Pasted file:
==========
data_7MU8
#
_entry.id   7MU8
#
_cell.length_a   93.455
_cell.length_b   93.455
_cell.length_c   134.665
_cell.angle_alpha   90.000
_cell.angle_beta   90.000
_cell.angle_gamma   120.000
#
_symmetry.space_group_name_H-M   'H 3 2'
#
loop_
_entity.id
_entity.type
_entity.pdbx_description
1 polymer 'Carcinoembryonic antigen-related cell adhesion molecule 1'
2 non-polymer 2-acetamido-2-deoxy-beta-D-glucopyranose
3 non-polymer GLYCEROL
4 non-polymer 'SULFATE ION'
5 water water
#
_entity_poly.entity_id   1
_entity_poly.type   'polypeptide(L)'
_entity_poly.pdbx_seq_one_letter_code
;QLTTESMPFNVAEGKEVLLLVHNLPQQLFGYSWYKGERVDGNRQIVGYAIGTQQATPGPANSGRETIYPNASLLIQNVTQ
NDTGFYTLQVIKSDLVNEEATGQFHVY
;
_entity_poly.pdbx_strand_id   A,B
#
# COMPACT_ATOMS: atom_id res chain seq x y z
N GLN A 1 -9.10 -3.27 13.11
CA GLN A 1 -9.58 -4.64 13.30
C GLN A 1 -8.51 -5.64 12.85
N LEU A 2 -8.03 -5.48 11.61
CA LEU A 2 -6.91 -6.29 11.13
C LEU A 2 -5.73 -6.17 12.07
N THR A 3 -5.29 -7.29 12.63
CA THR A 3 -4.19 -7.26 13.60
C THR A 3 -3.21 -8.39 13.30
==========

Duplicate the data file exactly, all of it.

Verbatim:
data_7MU8
#
_entry.id   7MU8
#
_cell.length_a   93.455
_cell.length_b   93.455
_cell.length_c   134.665
_cell.angle_alpha   90.000
_cell.angle_beta   90.000
_cell.angle_gamma   120.000
#
_symmetry.space_group_name_H-M   'H 3 2'
#
loop_
_entity.id
_entity.type
_entity.pdbx_description
1 polymer 'Carcinoembryonic antigen-related cell adhesion molecule 1'
2 non-polymer 2-acetamido-2-deoxy-beta-D-glucopyranose
3 non-polymer GLYCEROL
4 non-polymer 'SULFATE ION'
5 water water
#
_entity_poly.entity_id   1
_entity_poly.type   'polypeptide(L)'
_entity_poly.pdbx_seq_one_letter_code
;QLTTESMPFNVAEGKEVLLLVHNLPQQLFGYSWYKGERVDGNRQIVGYAIGTQQATPGPANSGRETIYPNASLLIQNVTQ
NDTGFYTLQVIKSDLVNEEATGQFHVY
;
_entity_poly.pdbx_strand_id   A,B
#
# COMPACT_ATOMS: atom_id res chain seq x y z
N GLN A 1 -9.10 -3.27 13.11
CA GLN A 1 -9.58 -4.64 13.30
C GLN A 1 -8.51 -5.64 12.85
N LEU A 2 -8.03 -5.48 11.61
CA LEU A 2 -6.91 -6.29 11.13
C LEU A 2 -5.73 -6.17 12.07
N THR A 3 -5.29 -7.29 12.63
CA THR A 3 -4.19 -7.26 13.60
C THR A 3 -3.21 -8.39 13.30